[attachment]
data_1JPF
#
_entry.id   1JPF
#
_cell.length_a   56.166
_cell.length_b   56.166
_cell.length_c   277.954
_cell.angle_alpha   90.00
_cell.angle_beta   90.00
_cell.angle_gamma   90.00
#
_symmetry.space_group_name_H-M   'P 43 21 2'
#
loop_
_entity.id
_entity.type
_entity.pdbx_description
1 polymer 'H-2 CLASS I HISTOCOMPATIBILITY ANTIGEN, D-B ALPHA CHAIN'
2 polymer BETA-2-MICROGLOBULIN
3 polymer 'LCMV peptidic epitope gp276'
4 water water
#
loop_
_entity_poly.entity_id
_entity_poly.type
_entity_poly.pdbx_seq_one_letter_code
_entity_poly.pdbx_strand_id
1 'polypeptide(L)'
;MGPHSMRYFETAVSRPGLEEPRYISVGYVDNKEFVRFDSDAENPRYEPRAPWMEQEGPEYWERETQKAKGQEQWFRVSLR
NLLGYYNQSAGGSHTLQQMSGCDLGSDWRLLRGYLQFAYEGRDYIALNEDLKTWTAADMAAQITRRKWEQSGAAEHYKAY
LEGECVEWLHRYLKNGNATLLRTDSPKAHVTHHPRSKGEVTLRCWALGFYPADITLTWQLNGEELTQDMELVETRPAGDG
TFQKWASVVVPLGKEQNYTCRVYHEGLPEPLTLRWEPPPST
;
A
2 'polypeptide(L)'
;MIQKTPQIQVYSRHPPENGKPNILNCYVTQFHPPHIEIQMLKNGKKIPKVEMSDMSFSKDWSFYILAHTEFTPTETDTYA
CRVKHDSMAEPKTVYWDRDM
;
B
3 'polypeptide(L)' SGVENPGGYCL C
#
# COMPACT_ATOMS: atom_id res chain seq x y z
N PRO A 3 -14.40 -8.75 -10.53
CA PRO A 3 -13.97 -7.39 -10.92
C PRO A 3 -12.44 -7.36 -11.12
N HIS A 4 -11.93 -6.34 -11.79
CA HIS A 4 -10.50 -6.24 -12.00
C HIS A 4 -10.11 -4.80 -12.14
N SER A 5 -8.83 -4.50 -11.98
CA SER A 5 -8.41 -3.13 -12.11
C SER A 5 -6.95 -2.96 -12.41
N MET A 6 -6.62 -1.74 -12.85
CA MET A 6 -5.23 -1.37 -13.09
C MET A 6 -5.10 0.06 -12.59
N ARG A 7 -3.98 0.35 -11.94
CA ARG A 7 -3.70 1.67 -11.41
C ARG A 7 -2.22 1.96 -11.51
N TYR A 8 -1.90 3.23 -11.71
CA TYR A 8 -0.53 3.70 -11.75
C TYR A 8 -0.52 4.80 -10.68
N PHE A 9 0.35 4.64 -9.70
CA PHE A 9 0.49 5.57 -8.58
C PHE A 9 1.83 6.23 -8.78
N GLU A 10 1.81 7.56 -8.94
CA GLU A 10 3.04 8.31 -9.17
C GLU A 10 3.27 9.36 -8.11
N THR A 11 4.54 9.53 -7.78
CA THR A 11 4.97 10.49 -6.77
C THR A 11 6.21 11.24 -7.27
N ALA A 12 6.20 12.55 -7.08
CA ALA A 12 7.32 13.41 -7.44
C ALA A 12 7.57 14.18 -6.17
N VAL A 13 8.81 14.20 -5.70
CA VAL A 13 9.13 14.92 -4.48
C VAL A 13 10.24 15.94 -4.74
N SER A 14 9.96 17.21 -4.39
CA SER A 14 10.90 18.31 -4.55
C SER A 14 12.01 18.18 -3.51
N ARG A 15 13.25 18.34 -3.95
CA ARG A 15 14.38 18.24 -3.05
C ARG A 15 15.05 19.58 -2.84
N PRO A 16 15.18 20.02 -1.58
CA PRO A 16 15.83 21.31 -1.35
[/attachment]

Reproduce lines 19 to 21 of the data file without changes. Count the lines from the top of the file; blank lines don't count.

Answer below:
2 polymer BETA-2-MICROGLOBULIN
3 polymer 'LCMV peptidic epitope gp276'
4 water water